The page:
Thoughts on Pity Parties // Positively Speaking // Mark Wilson

I’m not really a party animal. In fact, usually, if I’m invited to a party of some sort or another, I try to find a good reason to graciously decline the invitation.

It’s not that I don’t enjoy people, mind you. In general, they’re fantastic. Like Will Rogers said, “I’ve never met a man I didn’t like.” I am thankful for my good friends.

Yep, I like people a lot — but I dislike going to parties. (Although, if I get stuck and actually end up attending one, it usually turns out better than I imagined.) In the car, on the way home, I’ve heard Cathy say more than once, “There now, that wasn’t so bad, was it?” I reply with a mumble and grunt, because I know she’s right. Still — I’m not an eager party-goer, and seriously doubt if I will ever become one.

Do you know what kind of party is the most common? Birthday? Graduation? Anniversary?
You’ll never guess!

The party held most frequently is. . . The Pity Party! As a minister, I’ve been invited to pity parties on many occasions. I’ve never received an “official invitation” on cardstock in the mail, but I’ve certainly been invited, nevertheless.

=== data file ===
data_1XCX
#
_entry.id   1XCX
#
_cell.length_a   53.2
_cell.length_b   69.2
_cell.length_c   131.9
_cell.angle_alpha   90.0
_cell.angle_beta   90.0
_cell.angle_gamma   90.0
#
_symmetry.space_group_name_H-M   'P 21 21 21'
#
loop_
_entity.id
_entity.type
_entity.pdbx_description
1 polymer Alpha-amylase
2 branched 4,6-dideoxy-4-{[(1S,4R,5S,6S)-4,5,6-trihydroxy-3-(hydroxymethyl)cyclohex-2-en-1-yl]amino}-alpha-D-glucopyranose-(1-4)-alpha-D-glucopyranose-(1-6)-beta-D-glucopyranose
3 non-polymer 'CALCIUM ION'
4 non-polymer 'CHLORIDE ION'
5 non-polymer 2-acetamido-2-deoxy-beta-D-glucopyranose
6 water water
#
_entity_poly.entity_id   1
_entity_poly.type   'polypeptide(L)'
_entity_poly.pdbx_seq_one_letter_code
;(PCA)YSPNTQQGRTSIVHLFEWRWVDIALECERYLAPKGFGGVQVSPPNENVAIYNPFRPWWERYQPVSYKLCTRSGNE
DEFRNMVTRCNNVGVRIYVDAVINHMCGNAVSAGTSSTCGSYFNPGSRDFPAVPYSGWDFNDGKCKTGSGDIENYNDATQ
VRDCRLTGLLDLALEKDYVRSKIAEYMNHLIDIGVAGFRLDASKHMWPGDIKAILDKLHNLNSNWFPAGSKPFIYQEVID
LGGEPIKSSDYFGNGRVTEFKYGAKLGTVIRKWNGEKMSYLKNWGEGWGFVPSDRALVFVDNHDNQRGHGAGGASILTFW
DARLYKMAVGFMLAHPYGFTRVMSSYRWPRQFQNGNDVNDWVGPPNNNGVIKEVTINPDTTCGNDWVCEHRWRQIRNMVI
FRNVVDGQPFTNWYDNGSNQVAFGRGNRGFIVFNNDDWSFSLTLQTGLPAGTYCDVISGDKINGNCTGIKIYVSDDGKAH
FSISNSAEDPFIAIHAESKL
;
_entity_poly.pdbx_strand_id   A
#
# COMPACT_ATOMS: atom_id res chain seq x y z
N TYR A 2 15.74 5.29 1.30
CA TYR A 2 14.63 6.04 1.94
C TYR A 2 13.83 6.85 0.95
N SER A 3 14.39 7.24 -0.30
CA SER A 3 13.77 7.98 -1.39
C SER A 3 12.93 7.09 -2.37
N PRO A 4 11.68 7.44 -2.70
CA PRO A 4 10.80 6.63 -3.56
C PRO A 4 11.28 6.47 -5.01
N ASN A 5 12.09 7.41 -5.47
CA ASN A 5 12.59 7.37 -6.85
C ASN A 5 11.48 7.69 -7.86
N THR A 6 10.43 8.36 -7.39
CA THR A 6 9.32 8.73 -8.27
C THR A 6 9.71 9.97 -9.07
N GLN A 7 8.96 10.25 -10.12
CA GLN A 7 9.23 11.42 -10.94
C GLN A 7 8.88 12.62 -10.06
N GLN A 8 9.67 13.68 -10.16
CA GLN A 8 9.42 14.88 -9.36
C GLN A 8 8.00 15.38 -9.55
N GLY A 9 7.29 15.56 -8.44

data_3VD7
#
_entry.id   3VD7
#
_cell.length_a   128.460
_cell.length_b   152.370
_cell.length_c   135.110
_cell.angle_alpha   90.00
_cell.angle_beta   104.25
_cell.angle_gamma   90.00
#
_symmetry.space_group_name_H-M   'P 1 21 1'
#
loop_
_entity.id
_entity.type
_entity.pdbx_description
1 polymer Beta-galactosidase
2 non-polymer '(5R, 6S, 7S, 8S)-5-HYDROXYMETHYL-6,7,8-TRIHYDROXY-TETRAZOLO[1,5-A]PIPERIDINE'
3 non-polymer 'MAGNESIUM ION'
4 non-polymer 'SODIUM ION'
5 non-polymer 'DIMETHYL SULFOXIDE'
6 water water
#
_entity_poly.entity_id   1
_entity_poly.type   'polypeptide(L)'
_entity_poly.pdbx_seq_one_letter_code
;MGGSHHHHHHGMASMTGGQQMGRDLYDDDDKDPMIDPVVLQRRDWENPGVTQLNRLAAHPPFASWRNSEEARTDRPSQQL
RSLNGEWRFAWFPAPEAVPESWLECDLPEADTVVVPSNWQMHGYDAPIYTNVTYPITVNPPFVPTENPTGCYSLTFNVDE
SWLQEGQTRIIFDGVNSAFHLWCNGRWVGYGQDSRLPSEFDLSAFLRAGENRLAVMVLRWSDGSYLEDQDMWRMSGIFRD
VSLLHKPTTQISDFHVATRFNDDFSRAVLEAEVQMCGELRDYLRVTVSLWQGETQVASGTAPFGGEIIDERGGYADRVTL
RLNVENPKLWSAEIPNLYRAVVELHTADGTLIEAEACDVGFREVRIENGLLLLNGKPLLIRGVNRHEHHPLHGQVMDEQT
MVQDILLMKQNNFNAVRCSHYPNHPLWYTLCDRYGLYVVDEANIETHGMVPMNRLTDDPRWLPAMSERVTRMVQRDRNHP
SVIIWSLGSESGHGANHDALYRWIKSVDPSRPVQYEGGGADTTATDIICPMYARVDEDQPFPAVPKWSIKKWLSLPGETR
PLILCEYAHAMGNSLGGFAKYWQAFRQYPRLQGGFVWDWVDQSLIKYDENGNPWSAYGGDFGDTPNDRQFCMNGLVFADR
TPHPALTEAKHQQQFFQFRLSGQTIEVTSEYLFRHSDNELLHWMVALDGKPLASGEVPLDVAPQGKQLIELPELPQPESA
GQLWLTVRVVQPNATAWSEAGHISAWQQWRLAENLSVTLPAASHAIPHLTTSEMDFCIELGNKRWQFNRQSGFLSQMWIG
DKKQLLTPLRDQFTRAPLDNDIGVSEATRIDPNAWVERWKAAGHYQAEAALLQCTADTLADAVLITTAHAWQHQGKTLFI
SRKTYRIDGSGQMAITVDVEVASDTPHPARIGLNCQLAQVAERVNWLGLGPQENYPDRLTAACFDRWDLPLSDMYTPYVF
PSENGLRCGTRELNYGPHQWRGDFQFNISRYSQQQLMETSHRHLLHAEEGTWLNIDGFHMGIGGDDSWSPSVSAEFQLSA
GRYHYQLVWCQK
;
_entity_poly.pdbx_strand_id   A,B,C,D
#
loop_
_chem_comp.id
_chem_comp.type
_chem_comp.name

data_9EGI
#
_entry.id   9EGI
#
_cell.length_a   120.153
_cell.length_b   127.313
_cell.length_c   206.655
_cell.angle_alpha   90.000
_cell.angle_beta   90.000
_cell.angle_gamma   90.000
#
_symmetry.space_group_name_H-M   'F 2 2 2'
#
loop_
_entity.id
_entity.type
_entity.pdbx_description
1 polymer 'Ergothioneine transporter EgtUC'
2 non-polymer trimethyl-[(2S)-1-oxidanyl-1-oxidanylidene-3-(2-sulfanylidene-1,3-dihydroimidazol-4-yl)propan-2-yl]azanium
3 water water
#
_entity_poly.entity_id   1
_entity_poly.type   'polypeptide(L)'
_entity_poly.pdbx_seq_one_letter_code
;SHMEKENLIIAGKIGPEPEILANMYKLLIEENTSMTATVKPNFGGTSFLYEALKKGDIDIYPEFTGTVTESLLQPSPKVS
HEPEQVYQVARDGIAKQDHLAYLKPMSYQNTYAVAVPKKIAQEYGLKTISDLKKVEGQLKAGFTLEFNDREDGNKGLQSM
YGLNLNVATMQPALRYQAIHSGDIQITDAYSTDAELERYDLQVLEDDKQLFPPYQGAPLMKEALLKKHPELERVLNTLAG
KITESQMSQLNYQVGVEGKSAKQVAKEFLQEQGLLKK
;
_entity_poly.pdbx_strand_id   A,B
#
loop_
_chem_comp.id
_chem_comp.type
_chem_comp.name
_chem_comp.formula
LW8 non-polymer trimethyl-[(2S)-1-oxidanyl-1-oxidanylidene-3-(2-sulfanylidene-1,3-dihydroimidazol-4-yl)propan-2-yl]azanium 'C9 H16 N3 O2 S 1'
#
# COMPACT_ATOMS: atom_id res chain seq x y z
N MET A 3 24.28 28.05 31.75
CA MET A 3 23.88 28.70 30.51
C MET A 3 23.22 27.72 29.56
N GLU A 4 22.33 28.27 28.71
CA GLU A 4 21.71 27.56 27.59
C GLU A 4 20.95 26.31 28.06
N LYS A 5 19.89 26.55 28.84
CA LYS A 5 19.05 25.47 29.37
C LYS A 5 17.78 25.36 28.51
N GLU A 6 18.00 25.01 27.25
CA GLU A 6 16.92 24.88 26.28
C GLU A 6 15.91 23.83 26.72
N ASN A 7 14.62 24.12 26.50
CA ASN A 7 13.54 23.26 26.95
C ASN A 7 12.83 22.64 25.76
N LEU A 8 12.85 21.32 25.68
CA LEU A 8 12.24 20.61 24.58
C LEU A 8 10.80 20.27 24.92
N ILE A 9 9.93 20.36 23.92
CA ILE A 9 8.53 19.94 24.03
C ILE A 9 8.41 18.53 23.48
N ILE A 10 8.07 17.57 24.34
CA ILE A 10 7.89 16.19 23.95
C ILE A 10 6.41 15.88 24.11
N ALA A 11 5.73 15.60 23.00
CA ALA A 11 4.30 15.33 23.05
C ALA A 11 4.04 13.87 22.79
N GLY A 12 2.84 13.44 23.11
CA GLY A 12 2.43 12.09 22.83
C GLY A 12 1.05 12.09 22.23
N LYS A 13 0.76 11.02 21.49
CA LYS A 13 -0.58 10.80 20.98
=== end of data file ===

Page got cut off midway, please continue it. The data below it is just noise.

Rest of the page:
Now, helping people with troubled hearts is part of my calling. Any worthwhile minister of God’s grace is interested in bringing hope, encouragement and faith to hurting souls. We are called to listen, to love, and to really care.

However, that does not mean that I’m enthused about attending somebody else’s pity party.

A pity party is defined as when you are consumed with feeling sorry for yourself and re-hashing your problems over and over again, without any interest in moving towards a positive solution.

Here are the problems with a pity party:

1) There’s no music. Nobody brings a banjo or accordion. Nobody dances, and nobody sings — except for maybe a mournful rendition of the blues!
2) There are no refreshments. Nobody serves cream puffs or crumpets at a pity party. There’s nothing refreshing at all about it. The only thing dished up is stew of re-hashed offenses and complaints.
3) There are no joyful guests. If you “crash” a pity party with a bit of positive perspective, you’ll be asked to leave. Cheery optimism is inappropriate behavior for a pity party.
4) There is no hope. Hopelessness is what fuels the party and keeps it going.

Feeling sorry for someone else (compassion) is a beautiful and godly expression.

Feeling sorry for yourself, however, is not nearly so noble or inspiring. It is an ugly, downhill spiral that takes you further into negative despair.

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